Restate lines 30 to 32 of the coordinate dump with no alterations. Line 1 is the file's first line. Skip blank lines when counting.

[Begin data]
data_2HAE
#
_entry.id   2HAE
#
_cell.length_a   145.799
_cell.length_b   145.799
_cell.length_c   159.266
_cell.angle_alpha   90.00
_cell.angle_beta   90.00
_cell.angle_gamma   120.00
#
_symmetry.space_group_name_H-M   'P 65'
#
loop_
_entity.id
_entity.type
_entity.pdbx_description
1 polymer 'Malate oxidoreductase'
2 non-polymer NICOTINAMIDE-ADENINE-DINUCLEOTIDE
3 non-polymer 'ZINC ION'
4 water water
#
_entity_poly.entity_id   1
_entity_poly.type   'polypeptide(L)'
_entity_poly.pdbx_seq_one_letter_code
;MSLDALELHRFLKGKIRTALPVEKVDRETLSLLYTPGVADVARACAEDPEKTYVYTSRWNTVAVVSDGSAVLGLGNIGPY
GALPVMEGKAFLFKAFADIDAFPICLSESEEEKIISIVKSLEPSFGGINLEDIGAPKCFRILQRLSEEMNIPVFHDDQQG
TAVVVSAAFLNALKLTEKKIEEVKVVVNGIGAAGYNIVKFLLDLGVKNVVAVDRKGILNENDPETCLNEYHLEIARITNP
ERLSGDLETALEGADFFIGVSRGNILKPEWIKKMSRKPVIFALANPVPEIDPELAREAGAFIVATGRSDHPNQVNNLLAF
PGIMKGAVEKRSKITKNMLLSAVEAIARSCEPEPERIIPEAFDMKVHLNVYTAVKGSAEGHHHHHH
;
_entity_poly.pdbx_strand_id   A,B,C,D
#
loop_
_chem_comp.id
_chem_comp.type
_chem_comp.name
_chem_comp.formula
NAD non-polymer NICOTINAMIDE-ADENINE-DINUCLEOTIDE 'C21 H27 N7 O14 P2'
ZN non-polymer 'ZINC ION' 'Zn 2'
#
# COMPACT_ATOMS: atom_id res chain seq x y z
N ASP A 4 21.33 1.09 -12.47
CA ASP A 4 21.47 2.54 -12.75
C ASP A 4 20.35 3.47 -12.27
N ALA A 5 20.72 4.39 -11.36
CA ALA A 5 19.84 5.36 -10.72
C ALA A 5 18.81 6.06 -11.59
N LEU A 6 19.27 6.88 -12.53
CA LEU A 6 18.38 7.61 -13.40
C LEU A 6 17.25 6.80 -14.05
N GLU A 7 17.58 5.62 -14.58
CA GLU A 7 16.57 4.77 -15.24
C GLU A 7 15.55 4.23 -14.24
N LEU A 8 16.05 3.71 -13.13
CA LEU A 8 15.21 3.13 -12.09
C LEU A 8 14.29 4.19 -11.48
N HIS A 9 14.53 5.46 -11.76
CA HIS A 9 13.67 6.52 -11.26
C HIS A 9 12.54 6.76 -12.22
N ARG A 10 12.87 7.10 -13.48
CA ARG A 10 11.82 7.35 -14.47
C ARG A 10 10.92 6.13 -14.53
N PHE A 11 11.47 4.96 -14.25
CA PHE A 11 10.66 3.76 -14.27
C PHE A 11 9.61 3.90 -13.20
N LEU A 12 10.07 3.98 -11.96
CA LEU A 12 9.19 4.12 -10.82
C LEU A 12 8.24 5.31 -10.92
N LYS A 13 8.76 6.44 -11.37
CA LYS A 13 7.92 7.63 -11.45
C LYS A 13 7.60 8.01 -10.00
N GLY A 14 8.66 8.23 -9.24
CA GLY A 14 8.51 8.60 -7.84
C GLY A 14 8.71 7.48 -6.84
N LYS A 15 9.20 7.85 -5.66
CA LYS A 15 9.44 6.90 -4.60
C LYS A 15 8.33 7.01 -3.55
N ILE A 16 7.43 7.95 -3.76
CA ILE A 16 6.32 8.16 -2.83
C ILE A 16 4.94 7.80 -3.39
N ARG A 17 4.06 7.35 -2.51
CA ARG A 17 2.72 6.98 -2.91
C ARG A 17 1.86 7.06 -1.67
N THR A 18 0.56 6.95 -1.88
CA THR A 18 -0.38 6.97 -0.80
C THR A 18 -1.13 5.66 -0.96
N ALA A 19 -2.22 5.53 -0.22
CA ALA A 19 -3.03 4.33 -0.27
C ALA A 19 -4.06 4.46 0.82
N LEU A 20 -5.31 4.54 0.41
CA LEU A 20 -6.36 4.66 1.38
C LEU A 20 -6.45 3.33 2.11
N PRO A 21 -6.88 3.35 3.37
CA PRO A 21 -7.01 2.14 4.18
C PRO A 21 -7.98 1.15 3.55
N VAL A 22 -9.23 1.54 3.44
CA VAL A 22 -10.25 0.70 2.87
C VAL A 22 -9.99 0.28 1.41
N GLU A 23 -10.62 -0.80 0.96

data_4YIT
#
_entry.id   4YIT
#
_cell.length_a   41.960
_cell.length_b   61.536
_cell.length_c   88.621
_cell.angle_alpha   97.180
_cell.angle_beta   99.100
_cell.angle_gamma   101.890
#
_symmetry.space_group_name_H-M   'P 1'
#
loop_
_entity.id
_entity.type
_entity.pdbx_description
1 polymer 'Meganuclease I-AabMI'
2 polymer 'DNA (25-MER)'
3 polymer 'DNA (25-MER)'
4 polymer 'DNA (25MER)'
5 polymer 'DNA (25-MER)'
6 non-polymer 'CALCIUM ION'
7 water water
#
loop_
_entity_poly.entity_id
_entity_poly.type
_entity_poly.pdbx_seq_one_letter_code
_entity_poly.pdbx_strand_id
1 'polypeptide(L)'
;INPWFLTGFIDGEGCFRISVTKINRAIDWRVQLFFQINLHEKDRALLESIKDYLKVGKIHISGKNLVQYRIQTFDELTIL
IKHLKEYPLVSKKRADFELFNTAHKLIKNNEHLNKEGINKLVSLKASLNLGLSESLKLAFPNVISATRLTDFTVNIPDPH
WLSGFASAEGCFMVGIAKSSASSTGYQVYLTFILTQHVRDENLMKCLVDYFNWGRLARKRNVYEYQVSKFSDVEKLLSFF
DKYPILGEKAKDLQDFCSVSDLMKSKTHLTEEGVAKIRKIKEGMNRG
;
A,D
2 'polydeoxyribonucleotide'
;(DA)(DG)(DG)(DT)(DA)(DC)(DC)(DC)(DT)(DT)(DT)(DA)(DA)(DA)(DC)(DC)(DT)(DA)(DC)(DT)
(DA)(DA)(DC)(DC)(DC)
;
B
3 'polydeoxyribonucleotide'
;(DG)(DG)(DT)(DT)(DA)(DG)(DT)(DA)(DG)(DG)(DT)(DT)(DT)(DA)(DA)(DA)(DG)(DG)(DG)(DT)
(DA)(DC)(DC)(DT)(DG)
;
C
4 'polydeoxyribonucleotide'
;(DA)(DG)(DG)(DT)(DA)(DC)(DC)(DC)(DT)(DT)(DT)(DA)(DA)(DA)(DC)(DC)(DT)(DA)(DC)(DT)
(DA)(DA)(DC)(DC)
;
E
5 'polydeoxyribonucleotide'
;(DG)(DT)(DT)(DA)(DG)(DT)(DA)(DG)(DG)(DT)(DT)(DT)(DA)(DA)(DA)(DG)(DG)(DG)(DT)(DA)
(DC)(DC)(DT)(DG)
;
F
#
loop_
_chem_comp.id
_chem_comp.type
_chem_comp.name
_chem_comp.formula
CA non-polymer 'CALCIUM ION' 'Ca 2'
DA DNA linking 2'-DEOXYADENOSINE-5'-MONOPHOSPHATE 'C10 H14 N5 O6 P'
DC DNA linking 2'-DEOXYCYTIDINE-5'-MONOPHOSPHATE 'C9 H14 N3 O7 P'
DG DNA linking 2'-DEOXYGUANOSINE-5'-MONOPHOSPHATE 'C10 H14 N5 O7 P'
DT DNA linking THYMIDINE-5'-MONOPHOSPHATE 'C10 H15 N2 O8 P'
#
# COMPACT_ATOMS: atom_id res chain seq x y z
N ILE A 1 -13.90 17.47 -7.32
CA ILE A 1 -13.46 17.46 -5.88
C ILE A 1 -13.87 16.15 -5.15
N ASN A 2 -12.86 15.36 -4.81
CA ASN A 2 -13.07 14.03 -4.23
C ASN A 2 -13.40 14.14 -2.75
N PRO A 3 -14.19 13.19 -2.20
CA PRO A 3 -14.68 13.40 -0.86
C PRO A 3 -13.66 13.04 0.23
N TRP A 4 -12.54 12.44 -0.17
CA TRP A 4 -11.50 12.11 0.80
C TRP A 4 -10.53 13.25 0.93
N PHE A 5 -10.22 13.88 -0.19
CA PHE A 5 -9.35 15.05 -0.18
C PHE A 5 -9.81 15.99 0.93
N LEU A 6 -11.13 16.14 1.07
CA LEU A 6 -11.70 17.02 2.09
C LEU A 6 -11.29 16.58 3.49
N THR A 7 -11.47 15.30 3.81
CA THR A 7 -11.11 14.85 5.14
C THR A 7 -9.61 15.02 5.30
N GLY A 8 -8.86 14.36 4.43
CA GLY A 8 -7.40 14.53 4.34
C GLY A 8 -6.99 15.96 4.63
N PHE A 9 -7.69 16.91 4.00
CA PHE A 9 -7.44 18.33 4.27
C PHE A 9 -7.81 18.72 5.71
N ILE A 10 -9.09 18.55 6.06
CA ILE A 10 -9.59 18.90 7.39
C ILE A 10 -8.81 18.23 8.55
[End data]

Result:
PGIMKGAVEKRSKITKNMLLSAVEAIARSCEPEPERIIPEAFDMKVHLNVYTAVKGSAEGHHHHHH
;
_entity_poly.pdbx_strand_id   A,B,C,D